The second is that they took their eye off the ball. It is, of course, difficult to arrange cleaning for places like delivery suites, and A/E, where patients come and go unpredictably. The rooms need to be easy to clean. Very specific measures, for example, a quick hit cleaning team, who can swoop in, clean a room, and get out fast, are needed. Such measures are not cheap, but they are necessary, and other places manage it. Holles St’s internal hygiene audits also need to be tougher and more realistic.

The third is a wider message. We tend to assume that hospitals last forever. They do not. What happens in hospitals changes over time, and the types of space needed also change. The new acute block in the Mater is a good example of what a modern hospital ought to look like. Ireland desperately needs a systematic review of our hospital estate, identifying buildings coming towards the end of their useful life, and replacing these in a reasonable time. As it happens, all three of the big Dublin maternity hospitals are due to move over the next decade, but the problem goes far wider.  Too many Irish hospitals are lumbered with a completely out-of-date estate, and we need a far more radical approach to maintaining it and replacing it.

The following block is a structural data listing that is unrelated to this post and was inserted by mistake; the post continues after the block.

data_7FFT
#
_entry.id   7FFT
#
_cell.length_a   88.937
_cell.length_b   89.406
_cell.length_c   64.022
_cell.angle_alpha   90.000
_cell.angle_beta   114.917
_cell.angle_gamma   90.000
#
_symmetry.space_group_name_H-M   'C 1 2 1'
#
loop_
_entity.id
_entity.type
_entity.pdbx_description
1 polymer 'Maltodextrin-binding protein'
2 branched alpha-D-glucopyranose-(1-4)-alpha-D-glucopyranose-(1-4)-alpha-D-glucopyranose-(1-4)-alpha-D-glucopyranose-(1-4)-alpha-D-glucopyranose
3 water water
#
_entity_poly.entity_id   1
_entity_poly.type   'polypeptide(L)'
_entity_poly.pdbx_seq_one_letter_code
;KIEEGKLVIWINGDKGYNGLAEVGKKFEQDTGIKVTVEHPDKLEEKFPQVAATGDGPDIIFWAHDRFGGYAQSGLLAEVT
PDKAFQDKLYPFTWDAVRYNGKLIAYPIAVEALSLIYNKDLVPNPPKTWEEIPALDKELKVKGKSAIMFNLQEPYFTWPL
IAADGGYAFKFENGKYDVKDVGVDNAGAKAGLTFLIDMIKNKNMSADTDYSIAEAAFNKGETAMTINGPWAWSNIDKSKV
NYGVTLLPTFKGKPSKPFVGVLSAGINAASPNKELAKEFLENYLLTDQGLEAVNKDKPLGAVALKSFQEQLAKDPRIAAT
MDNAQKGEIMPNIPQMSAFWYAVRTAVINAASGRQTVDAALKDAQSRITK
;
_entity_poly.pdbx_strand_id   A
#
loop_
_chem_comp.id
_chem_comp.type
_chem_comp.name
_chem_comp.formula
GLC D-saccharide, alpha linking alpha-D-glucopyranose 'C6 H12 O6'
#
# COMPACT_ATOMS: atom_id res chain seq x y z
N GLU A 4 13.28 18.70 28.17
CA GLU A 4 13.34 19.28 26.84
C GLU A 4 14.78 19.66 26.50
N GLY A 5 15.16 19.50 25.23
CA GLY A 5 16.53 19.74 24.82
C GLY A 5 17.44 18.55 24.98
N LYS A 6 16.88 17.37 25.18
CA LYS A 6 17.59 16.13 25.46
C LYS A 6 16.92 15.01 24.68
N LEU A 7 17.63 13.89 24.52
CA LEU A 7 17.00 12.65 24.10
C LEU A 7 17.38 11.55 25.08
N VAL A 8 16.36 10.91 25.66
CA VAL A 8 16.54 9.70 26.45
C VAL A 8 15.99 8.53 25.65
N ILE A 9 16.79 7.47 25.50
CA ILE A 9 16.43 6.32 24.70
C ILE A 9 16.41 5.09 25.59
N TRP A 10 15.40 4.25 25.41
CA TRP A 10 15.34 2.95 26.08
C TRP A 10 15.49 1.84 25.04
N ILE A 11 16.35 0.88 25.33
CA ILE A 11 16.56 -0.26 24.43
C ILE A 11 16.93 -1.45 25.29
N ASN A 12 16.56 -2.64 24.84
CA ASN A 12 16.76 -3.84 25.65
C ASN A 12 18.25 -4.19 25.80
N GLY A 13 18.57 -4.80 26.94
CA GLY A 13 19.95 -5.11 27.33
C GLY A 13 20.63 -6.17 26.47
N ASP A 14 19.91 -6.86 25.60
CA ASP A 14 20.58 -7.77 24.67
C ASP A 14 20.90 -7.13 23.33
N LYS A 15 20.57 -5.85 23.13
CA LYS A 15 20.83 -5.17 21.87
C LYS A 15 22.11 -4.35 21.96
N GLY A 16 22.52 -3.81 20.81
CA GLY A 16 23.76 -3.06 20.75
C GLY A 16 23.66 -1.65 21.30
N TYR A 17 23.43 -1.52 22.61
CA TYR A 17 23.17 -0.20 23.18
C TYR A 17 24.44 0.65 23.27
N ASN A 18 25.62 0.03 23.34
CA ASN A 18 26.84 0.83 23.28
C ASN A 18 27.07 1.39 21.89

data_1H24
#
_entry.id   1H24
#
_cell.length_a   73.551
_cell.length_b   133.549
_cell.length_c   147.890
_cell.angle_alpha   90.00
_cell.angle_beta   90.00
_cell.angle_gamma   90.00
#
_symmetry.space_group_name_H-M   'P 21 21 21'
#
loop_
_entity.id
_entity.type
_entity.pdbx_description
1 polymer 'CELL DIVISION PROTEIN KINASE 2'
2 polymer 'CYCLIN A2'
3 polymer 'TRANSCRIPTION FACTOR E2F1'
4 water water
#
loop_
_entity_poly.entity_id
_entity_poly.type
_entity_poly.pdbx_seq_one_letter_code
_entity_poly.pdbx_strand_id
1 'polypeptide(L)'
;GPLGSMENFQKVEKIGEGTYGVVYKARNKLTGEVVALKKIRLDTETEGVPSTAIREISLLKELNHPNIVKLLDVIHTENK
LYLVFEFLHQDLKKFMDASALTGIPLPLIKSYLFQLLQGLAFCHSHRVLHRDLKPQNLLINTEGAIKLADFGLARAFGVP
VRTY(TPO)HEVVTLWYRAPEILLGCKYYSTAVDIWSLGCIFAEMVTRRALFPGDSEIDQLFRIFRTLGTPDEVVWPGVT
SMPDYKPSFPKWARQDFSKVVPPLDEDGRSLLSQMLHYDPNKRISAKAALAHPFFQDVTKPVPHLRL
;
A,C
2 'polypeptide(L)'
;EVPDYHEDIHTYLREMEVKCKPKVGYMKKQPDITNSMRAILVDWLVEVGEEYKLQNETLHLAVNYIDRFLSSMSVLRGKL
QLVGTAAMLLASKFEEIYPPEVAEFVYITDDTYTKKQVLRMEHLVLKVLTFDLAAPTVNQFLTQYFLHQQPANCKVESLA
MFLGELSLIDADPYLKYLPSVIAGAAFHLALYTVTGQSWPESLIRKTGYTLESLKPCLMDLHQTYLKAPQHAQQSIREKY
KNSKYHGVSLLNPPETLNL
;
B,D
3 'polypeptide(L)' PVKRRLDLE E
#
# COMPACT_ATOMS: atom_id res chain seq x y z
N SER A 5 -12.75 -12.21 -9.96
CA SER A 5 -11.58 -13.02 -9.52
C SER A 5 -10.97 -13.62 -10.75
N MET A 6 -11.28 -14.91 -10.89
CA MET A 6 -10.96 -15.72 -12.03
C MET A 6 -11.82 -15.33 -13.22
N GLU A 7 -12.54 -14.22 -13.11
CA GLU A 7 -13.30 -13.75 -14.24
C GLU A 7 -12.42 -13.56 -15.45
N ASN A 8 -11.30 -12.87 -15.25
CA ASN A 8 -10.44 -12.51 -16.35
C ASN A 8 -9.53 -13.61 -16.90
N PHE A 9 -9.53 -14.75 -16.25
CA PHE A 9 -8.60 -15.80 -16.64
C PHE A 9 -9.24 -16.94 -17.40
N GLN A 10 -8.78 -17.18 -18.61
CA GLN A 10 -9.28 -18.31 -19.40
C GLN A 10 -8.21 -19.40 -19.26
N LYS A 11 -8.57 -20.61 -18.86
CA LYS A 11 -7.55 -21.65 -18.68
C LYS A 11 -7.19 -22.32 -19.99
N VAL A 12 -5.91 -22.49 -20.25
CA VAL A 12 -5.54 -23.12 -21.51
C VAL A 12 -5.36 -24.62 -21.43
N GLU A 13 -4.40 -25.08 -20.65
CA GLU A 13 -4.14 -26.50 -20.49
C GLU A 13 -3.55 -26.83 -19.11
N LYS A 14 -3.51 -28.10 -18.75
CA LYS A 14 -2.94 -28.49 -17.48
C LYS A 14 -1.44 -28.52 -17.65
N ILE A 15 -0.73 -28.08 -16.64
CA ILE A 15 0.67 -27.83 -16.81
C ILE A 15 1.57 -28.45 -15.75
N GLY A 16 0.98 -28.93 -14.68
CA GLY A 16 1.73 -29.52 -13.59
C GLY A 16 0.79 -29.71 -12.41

Manifesto review 2 – health and the Social Democrats

I’ve now had time to read the Social Democrat’s health policy in their manifesto. Their overall goal is to create an Irish NHS, a single tier, comprehensive health care system, largely free at the point of use. This is a sensible, clearly described goal, which would improve health care in Ireland. The British NHS is not perfect, but it is a lot better than the Irish system, and a lot cheaper too. This forms part of their strategy to reduce the costs of living in Ireland.

There are three sections, one on acute healthcare, one on mental health, and one on disability services. Health care for older people is discussed as part of a broader section on support for older people.